The state institutions, the Romanian Orthodox Church and Romanian society are called to contribute to the objective knowledge of the historical truth of the Roma people’s slavery and to contribute to the support of this minority, the Romanian Patriarchate has stated.
This declaration follows the attempt of a public representative of Roma ethnicity in Romania to sue the Romanian Orthodox Church for the years of Roma slavery consumed in the time before the emergence of the modern Romanian State and the legal entity of the BOR.
„If we ignore the complexity of reality and history, reducing everything to a few simplifying ideas, if we defy reality by trying to judge and resolve the past with a tool totally inadequate to it, that of sensitivities, current civic rights, the advancement of knowledge and the logic of the present, as if this instrument were also applicable to things outside the social experience in which it appeared, then we are certainly faced with an endless series of dilemmas going down the millenary lines of history. How will we be able to correct, for example, so many cruelties and glaring injustices committed in antiquity, in the Middle Ages, in the Renaissance, in the bloody time of the French Revolution, in the Nazi Holocaust and the sinister communist Gulag, or in any historical era whose reverberations, however sublimated, still distressingly reach us? How can we rewrite history in such a way that it transforms itself into a serene continuous present, utopically built on the radical erasure of the uneven cultural, social and moral relief of the past?” says a press release sent to Agerpres from the Press Office of the Romanian Patriarchate.
According to the source, „the world, until relatively recently in the modern era, was organized strictly on hierarchical principles that structured society pyramidally, made up of various categories of people included in the socio-political system of the time”.
The Patriarchate considers this is the context in which Roma slavery should be understood.
„It is of intellectual and moral honesty to say publicly and resoundingly that not all Roma were slaves, that not all the slaves in the Romanian countries were Roma and that there were also many Romanian, peasant or Turkish slaves in the same epoch and in the same geographical space. Slavery was part of the social life of the medieval Romanian Principalities to the same extent that it was an institution of neighbouring societies: the Byzantine Empire, Serbia, Bulgaria, the Ottoman Empire, the Hapsburg Empire, the Tsarist Russia, but also at a larger level: Latin America, the United States of America, France, Great Britain, countries in which the abolitionist movement (of abolishing slavery) developed, but which in their turn have succeeded in eradicating slavery only approximately in the same period as in the Romanian Principalities or even after the Romanian Principalities”, the Patriarchate said.
„The main characteristic of the institution of slavery in the Romanian Principalities refers to the lack of legal personality of the individual in this social category. However, in all the period of slavery in the Romanian Principalities, the nomadic Roma were free to wander the country and to practice their customs. Instead, Roma who had a fixed job, i.e. a steadfast activity, were obliged to stay in the same locality. Although the Roma ethnicity had the highest number of slaves, in the epoch there were slaves from other ethnicities and even Romanian slaves. The sale or redemption of the slaves or the physical punishments applied to the Roma slaves constituted the legal norm of the time, because the Romanian slaves bore the same punishments as the Roma, without any discrimination in this regard”, the Patriarchate stated.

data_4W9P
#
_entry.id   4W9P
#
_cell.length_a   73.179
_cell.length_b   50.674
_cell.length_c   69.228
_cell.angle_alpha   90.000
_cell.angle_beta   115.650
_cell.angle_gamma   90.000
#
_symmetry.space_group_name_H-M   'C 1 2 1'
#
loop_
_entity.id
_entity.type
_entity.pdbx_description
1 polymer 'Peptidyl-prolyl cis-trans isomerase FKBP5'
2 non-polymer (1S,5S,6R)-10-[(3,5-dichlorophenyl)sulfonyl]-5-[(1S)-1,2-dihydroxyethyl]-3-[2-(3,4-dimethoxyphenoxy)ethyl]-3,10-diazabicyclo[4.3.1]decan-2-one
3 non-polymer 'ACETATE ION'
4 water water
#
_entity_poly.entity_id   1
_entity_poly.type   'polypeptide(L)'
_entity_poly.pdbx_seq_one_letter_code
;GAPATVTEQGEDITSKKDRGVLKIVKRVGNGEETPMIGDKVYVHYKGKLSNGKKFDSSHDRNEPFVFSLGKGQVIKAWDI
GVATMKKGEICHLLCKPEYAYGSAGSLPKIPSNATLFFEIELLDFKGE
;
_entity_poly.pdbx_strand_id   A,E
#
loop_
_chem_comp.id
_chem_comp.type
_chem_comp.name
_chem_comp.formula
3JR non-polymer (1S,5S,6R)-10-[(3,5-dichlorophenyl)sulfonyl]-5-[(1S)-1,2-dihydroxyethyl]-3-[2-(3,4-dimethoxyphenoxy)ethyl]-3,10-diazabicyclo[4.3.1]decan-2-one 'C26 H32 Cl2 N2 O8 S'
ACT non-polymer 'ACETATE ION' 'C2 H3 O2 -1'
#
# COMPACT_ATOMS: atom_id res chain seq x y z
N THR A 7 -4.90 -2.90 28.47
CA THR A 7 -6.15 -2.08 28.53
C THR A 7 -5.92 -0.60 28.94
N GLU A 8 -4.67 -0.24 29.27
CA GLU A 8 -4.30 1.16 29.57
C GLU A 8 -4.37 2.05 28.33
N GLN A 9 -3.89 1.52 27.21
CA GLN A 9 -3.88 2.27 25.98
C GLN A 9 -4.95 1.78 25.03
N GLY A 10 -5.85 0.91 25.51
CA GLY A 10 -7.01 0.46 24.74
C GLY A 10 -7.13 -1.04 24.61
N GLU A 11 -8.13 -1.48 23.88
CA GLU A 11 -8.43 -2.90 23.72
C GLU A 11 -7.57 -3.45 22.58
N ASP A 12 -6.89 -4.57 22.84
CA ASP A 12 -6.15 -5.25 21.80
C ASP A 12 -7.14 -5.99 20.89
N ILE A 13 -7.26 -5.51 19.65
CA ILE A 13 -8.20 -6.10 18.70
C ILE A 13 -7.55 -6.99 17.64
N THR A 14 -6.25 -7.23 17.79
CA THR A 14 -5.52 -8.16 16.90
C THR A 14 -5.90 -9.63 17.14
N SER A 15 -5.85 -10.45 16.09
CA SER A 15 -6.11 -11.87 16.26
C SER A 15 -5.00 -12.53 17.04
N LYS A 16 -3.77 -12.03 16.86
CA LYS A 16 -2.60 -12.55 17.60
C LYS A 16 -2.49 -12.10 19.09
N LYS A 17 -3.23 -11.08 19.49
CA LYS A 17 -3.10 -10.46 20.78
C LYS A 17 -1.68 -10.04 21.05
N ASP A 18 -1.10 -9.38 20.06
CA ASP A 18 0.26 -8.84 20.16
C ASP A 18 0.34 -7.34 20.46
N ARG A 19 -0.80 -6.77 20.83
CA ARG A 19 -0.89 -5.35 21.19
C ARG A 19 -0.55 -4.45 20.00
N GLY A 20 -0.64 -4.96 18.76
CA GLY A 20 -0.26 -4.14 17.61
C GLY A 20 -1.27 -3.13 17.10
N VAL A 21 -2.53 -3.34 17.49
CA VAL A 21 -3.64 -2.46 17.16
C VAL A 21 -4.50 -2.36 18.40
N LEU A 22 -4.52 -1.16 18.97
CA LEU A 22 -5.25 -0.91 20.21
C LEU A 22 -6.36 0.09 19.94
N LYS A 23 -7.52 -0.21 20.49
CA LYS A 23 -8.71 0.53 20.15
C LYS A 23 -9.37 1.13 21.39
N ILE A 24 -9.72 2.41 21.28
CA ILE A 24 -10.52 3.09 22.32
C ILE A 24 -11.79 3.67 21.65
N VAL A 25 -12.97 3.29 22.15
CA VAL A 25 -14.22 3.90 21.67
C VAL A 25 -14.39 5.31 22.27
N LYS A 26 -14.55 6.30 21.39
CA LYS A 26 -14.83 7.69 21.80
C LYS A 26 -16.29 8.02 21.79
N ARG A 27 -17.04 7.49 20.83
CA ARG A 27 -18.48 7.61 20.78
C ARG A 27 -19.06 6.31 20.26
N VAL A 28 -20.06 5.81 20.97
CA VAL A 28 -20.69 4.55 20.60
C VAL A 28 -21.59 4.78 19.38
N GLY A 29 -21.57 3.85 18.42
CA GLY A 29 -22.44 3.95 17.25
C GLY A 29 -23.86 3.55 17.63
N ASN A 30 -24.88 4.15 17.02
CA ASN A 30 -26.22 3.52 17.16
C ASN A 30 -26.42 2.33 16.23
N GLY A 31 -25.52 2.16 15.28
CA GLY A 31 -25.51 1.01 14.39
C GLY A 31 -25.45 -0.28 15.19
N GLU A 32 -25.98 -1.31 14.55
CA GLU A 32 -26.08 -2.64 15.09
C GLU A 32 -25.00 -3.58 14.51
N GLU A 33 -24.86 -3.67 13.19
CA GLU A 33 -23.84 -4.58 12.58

According to the statement, the social enslavement of Roma was a complex process that, in addition to granting individual freedom, also included stopping nomadism, involving Roma in agriculture and integrating them into rural and urban communities.
According to the Romanian Patriarchate, a large majority of the inhabitants of today’s Romania who could request compensation from the identifiable descendants of the voivodes and boyars for the serfdom practiced in the former Romanian Principalities or even from the Romanian state itself that exists latently in the often cruel and unjust reality of the various historical epochs in the Carpathian-Danubian-Pontic space.
According to the Patriarchate, „in the post-modern and ideological key to repairing some injustices consumed on the scale of human society, it may seem unfair to select only a certain category of facts, such as the ‘slavery of the Roma’, and to apply this key of judgment to only one institution, the Romanian Orthodox Church”.
„In reality, it carries out numerous social projects through which it comes to the aid of Roma who have a precarious financial situation. Through the programmes carried out, medical assistance, psychological counseling, material help to prevent school abandonment and improvement of daily living are provided. The Church supports the Roma communities by printing the books of worship in the Romani language.
At the same time, the release emphasizes that the BOR contributes to the efforts to integrate and help the Roma through a series of programs. Over 30% of the social assistants of the Archdiocese of Bucharest are Roma, emphasizes the Patriarchate.